When Shubra Singh, State Project Commissioner for Rajasthan, made a grave appeal to the REI partners to help the government in setting up toilets, by sponsoring capital and/or operational costs, in the government schools, I was baffled. I wondered if she had gone berserk in bringing up apparently inapt  topic in an ICT forum. As one would expect almost all partners gave their nod with a scoff that was best left to interpretation. I must admit that I was one among those who gracefully ignored the request for I presumed it hardly concerned me , let alone my company. I now realize that I grossly belittled the gravity of the issue that she was attempting to address.I'm ashamed for my blissful ignorance and apathy.

Recently, as I was trying to gain a deeper understanding of reasons for dropouts in primary and secondary schools, I came across shocking observations, both anecdotal and statistical, that trace one of the primary reasons for girl dropouts to lack of toilets in schools. A recent report claims that more than 3 in every 5 schools, which is about 620,000 schools, don't have toilets. The report also found that boys and girls share toilets in every second school at the elementary stage. Let us not even venture into usable condition of the toilets where it exists and add to the already dismal state of infrastructure. At the outset, UNICEF study's claim that sanitation is closely linked to female literacy in India might sound absurd especially given that over 90% of rural people defecate in the open. The bizarre linkage only unfolds when one listens to an 11-year-old girl's woe - "I was always first in the class. I'm very much interested in studies. I want to become a lawyer. But my mother stopped me from going to school after Class V as the middle school I was attending, 5 km from my house, had no toilet. Can someone help me?".

One can hardly dismiss this as one off and an inconsequential case when one realizes that these sentiments are shared by many a girls facing the onset of puberty, and with it the realities of menstruation in a school with no toilet and no hope of privacy other than the shadow of a bush. The impact becomes more substantial given that in rural communities, menstruation itself is so taboo that girls are prohibited from cooking or even banished during their periods. The problems that accompany maturity, like sexual harassment by male teachers and parental pressure to marry, only aggravates the pressure to drop-out.

While buying the case for toilets, one might question how realistic it is to expect a school to have a toilet when more than 700 million people don't have a toilets in their households. But  in a country where 700,000 children die every year due to diarrhea and dehydration caused by poor hygiene, can we choose to ignore? Is this an insurmountable challenge or is it just a lack of political-will? Dr. Bindeshwar Pathak, who has successfully championed the cause of sanitation, has responded to this call by constructing more than 6000 toilets through his Sulabh Shauchalaya. What is even more commendable is his design of toilets that can be constructed at as little as 500 Rupees. He has also shown that the waste can be recycled to make gas, electricity and manure. If there are toilets that can be built at such affordable cost, why isn't the government or community taking it up for its schools?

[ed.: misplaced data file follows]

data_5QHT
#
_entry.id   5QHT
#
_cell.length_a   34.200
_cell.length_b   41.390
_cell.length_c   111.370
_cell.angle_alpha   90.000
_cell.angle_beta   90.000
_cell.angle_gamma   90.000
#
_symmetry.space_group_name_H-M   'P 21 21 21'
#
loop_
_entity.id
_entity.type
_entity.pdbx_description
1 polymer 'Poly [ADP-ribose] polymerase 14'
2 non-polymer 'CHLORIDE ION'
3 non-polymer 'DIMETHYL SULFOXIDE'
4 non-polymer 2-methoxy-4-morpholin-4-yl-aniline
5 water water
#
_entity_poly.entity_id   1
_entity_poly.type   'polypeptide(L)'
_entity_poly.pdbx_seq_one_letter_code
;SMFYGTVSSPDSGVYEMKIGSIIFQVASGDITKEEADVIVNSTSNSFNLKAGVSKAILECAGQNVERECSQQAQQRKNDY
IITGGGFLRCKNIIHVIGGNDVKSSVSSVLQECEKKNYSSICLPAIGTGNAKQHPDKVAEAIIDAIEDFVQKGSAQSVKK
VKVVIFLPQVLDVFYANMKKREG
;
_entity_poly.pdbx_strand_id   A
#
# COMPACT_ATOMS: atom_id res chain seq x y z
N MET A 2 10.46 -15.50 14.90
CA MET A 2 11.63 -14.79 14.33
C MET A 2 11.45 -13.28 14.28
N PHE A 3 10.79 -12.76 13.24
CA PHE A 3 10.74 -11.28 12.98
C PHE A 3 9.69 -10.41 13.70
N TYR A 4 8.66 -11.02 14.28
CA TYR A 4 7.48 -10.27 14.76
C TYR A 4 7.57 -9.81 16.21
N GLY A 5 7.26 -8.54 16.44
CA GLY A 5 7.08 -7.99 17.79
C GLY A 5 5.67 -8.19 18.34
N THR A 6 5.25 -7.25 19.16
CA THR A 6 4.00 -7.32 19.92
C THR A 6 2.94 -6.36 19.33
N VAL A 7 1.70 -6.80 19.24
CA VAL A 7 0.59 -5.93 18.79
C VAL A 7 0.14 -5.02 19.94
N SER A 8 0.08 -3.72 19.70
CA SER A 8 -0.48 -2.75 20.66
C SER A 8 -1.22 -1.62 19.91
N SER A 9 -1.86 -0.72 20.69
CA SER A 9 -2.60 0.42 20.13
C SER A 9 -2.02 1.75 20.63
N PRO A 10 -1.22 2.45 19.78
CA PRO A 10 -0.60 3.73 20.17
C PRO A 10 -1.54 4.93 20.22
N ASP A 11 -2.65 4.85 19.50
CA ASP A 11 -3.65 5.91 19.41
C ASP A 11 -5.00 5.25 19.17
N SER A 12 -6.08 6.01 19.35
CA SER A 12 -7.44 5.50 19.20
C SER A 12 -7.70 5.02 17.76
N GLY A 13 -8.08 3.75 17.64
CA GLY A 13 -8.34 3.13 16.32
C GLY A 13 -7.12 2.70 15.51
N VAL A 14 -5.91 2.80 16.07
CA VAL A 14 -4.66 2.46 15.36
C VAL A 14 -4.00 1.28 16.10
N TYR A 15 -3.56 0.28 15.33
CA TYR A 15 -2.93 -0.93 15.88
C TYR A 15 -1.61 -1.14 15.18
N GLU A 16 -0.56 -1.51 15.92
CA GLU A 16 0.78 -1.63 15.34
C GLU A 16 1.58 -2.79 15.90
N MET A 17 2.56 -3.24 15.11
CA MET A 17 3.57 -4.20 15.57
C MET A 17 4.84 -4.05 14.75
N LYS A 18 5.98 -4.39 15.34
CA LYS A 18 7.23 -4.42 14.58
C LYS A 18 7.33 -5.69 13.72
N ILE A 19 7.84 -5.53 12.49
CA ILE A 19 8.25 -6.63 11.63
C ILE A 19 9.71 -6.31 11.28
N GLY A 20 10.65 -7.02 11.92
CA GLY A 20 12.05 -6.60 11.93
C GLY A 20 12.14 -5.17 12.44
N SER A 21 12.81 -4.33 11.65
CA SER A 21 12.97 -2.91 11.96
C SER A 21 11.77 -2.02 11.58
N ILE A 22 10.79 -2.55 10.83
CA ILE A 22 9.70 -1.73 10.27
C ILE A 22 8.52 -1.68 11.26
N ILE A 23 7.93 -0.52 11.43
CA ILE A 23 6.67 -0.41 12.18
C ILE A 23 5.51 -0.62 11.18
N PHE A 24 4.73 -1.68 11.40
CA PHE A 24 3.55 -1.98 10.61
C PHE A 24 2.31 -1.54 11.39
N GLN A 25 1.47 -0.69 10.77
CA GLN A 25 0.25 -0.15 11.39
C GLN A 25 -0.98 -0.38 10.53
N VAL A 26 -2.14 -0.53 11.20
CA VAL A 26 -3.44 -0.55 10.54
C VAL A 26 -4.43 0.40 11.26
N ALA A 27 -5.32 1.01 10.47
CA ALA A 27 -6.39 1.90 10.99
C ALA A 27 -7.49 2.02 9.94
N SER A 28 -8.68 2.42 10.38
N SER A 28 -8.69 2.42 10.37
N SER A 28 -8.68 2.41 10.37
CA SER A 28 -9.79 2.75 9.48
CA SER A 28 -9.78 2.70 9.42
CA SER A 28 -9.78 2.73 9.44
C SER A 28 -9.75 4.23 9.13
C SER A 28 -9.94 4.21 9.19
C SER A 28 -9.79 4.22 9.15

It is incomprehensible to learn that government is still expending money on designing "ideal" toilets on paper. Is the government showing indifference in warning its tourists, on its official "Incredible India" website,  to not venture into public toilet facilities? I'm sometimes dumbstruck on how the same government which can afford a computer lab in a school at an exorbitant price, be not able to fund for a toilet. Is it because even at a higher cost the socio-economic impact of a computer in a school is much more than that of a toilet? Or can the corporates simply be blamed for coaxing the government to put an ICT solution in place of toilets? Is the government dumb or the corporate a con-man? Probably for a young woman in an Indian village who wrote a letter to her husband  "When you come home, do not bring ornaments for me. I would be more pleased if you bring money so we can build a toilet in the house.", a "personal" computer would hardly be the need of the hour.

~ Santosh

 


Comments

Abhishek
12/26/2007 21:01

you have raised a valid concern about sanitation. but just to carry forward your logic, is a toilet first or a school? is a school first or a health dispensary? clearly there are no easy answers on how to allocate the funds to these serious ills that plague our society. Therefore I would rather tackle it differently. instead of looking at what is required first, i try to understand what can i do well and whether it impacts a large no of people. When I find one such thing, i just go ahead and do it.
too simple, eh ??

Reply
Santosh
12/26/2007 21:29

Abhishek, I agree with you that someone should do what s/he is best at. But, shouldn't government deciding to allocate their limited funds for projects make a more rigorous assessment and balanced judgement of what is needed the most? Are we unrealistic in expecting even this much from such functionaries?

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Abhishek
12/27/2007 00:51

I realize my folly :)

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